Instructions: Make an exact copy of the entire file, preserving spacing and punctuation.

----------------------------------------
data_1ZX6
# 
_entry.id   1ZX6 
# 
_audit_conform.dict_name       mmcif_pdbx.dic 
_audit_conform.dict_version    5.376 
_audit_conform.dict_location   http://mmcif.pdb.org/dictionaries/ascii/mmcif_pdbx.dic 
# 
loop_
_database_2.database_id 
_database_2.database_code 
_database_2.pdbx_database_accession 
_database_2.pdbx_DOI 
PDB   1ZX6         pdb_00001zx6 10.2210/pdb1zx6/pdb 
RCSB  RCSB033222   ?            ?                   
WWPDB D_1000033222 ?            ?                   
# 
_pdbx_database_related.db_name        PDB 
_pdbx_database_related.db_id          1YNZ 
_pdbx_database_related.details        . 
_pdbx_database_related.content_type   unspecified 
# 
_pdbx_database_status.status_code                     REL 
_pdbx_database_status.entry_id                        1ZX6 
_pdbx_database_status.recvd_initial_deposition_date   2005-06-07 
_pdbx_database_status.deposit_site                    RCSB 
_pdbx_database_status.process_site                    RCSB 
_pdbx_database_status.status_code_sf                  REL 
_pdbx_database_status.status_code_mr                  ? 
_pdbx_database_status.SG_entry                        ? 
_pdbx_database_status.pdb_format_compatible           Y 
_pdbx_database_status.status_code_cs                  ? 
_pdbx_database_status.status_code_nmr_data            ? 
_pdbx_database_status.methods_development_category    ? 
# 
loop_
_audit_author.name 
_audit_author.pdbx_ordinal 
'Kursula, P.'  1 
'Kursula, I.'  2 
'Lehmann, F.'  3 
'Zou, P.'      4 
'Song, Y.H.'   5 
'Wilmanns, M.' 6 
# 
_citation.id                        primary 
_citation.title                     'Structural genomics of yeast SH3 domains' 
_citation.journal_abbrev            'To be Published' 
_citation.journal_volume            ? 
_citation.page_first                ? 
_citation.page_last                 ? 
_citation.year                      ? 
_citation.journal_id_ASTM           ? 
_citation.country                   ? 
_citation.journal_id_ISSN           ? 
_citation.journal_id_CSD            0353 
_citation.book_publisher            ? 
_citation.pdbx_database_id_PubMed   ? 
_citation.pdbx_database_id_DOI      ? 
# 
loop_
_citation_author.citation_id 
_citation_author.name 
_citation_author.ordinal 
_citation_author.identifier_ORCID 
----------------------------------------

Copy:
data_1ZX6
# 
_entry.id   1ZX6 
# 
_audit_conform.dict_name       mmcif_pdbx.dic 
_audit_conform.dict_version    5.376 
_audit_conform.dict_location   http://mmcif.pdb.org/dictionaries/ascii/mmcif_pdbx.dic 
# 
loop_
_database_2.database_id 
_database_2.database_code 
_database_2.pdbx_database_accession 
_database_2.pdbx_DOI 
PDB   1ZX6         pdb_00001zx6 10.2210/pdb1zx6/pdb 
RCSB  RCSB033222   ?            ?                   
WWPDB D_1000033222 ?            ?                   
# 
_pdbx_database_related.db_name        PDB 
_pdbx_database_related.db_id          1YNZ 
_pdbx_database_related.details        . 
_pdbx_database_related.content_type   unspecified 
# 
_pdbx_database_status.status_code                     REL 
_pdbx_database_status.entry_id                        1ZX6 
_pdbx_database_status.recvd_initial_deposition_date   2005-06-07 
_pdbx_database_status.deposit_site                    RCSB 
_pdbx_database_status.process_site                    RCSB 
_pdbx_database_status.status_code_sf                  REL 
_pdbx_database_status.status_code_mr                  ? 
_pdbx_database_status.SG_entry                        ? 
_pdbx_database_status.pdb_format_compatible           Y 
_pdbx_database_status.status_code_cs                  ? 
_pdbx_database_status.status_code_nmr_data            ? 
_pdbx_database_status.methods_development_category    ? 
# 
loop_
_audit_author.name 
_audit_author.pdbx_ordinal 
'Kursula, P.'  1 
'Kursula, I.'  2 
'Lehmann, F.'  3 
'Zou, P.'      4 
'Song, Y.H.'   5 
'Wilmanns, M.' 6 
# 
_citation.id                        primary 
_citation.title                     'Structural genomics of yeast SH3 domains' 
_citation.journal_abbrev            'To be Published' 
_citation.journal_volume            ? 
_citation.page_first                ? 
_citation.page_last                 ? 
_citation.year                      ? 
_citation.journal_id_ASTM           ? 
_citation.country                   ? 
_citation.journal_id_ISSN           ? 
_citation.journal_id_CSD            0353 
_citation.book_publisher            ? 
_citation.pdbx_database_id_PubMed   ? 
_citation.pdbx_database_id_DOI      ? 
# 
loop_
_citation_author.citation_id 
_citation_author.name 
_citation_author.ordinal 
_citation_author.identifier_ORCID 